Feature: Syrians avoid gatherings in celebration of Eid al-Adha amid COVID-19 concerns

Source: Xinhua| 2020-07-31 22:44:01|Editor: huaxia

DAMASCUS, July 31 (Xinhua) -- With the concerns of the COVID-19, many Syrians choose no gathering in celebration of this year's Eid al-Adha, or Feast of Sacrifice, over visiting friends and relatives or going out for meals.

"It's not a joke. We cannot just ignore the facts and act as if nothing matters," Roushdy Nader, a 30-year-old accountant, told Xinhua, saying he remains indoors during the Islamic festival amid the news of daily new COVID-19 cases in Syria.

Maher Hanan, a 32-year-old teacher in the capital Damascus, has cancelled his trip to the beach.

"Unlike many people who are heading to the beach during Eid al-Adha, I just couldn't take that decision," he said. "I'm afraid that I could catch an infection here and there."

Amal Makdessi, another Syrian resident, turned to a safe option to rent a villa in the suburbs of Damascus.

Makdessi said she enjoys her time with her family without mixing with people in places such as crowded hotels and beaches.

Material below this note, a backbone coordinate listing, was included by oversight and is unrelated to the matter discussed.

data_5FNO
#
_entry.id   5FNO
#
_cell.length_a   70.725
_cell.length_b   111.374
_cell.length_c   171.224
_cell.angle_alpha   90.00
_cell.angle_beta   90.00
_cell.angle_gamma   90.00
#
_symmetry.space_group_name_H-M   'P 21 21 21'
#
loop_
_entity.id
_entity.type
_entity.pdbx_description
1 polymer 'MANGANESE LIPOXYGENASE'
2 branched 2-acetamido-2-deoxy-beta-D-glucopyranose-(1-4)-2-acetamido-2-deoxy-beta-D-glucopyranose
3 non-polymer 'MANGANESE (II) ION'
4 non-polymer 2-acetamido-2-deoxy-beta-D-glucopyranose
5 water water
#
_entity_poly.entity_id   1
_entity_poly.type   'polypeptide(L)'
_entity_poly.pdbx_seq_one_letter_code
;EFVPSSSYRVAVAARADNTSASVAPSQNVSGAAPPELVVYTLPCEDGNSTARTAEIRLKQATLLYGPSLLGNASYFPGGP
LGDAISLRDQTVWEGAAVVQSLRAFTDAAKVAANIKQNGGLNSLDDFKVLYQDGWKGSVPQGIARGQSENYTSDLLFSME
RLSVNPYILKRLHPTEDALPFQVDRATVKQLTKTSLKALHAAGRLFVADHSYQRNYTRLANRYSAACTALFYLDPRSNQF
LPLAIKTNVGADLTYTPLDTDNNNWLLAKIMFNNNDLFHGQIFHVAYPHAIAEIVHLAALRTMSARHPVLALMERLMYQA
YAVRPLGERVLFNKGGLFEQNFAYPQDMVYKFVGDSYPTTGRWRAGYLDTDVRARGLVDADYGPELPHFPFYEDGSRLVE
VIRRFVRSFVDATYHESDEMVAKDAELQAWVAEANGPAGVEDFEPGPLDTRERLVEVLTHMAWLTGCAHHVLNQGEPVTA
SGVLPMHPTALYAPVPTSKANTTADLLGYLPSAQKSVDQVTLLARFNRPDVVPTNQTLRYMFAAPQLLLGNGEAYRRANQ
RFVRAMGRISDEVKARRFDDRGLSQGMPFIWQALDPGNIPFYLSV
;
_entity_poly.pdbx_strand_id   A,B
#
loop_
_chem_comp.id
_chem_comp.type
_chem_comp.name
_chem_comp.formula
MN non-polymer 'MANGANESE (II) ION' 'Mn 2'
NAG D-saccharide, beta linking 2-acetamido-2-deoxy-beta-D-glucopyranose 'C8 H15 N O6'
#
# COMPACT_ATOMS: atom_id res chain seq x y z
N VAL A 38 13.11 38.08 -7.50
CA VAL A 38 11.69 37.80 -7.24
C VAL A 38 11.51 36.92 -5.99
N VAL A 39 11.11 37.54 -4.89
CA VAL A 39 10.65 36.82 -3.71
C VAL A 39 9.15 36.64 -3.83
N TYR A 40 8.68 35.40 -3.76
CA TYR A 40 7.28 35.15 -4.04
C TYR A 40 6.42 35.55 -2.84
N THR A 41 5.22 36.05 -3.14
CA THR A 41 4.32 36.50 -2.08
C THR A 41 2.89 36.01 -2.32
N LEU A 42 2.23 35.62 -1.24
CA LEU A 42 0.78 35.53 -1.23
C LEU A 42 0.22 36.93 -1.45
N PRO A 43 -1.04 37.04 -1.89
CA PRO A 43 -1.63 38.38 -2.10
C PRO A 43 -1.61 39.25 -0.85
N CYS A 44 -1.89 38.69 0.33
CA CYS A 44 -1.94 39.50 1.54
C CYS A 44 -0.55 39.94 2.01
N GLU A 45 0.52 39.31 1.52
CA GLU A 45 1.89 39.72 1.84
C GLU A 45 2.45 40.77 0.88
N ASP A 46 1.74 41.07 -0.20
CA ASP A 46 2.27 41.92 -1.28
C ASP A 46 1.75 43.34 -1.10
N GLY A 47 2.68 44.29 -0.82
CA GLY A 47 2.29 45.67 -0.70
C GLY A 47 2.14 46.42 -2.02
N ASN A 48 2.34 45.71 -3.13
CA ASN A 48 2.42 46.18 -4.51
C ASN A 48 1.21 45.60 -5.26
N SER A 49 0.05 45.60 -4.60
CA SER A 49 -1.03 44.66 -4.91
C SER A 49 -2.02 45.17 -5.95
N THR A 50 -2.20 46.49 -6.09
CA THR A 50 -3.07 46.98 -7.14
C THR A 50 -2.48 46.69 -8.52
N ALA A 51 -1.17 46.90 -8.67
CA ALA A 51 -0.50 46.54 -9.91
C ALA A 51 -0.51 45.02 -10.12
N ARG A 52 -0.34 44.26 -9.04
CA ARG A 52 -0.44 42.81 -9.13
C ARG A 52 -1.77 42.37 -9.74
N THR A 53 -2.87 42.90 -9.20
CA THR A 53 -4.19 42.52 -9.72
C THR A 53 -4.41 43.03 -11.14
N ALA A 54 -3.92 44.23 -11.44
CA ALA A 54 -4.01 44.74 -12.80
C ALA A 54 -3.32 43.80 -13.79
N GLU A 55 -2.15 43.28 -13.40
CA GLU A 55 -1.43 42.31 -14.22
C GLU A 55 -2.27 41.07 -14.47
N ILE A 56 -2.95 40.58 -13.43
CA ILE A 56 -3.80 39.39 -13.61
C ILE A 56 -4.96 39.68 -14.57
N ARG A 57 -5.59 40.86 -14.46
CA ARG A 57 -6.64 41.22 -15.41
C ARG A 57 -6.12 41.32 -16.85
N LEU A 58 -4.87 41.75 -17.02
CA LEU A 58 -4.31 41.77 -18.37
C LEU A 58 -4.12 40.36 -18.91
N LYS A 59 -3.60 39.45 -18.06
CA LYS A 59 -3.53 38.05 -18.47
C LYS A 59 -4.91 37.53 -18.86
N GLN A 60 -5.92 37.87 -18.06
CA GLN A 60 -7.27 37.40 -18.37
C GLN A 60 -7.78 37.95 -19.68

Munhed Zaroura, a 46-year-old man, said he is enjoying solitude in his house in a village in central Syria.

"I used to go to the beach during Eid al-Adha and I used to enjoy the crowded areas, but going there is no longer an option for me with the COVID-19 spread," he explained.

Since March, the Syrian Health Ministry has reported a total of 738 COVID-19 cases in the country.

This year, people are advised against visiting each other over the pandemic while the soaring prices and tough economic situation discourage them from big meals.

The Syrian televisions also broadcast programs about raising awareness of COVID-19 instead of interesting plays during this Eid al-Adha holiday.

"Personal responsibility and awareness is the essence of the protection against COVID-19," reads one of the slogans repeatedly aired by the Syrian national TV.

The Syrian government also banned the early-morning Eid al-Adha prayers in mosques in Damascus and its countryside to prevent congregation.

In addition, the Syrian Interior Ministry designated a hotline for reporting illegal entry into the country over the COVID-19 fears, while the health ministry set up another for reporting suspected coronavirus cases. Enditem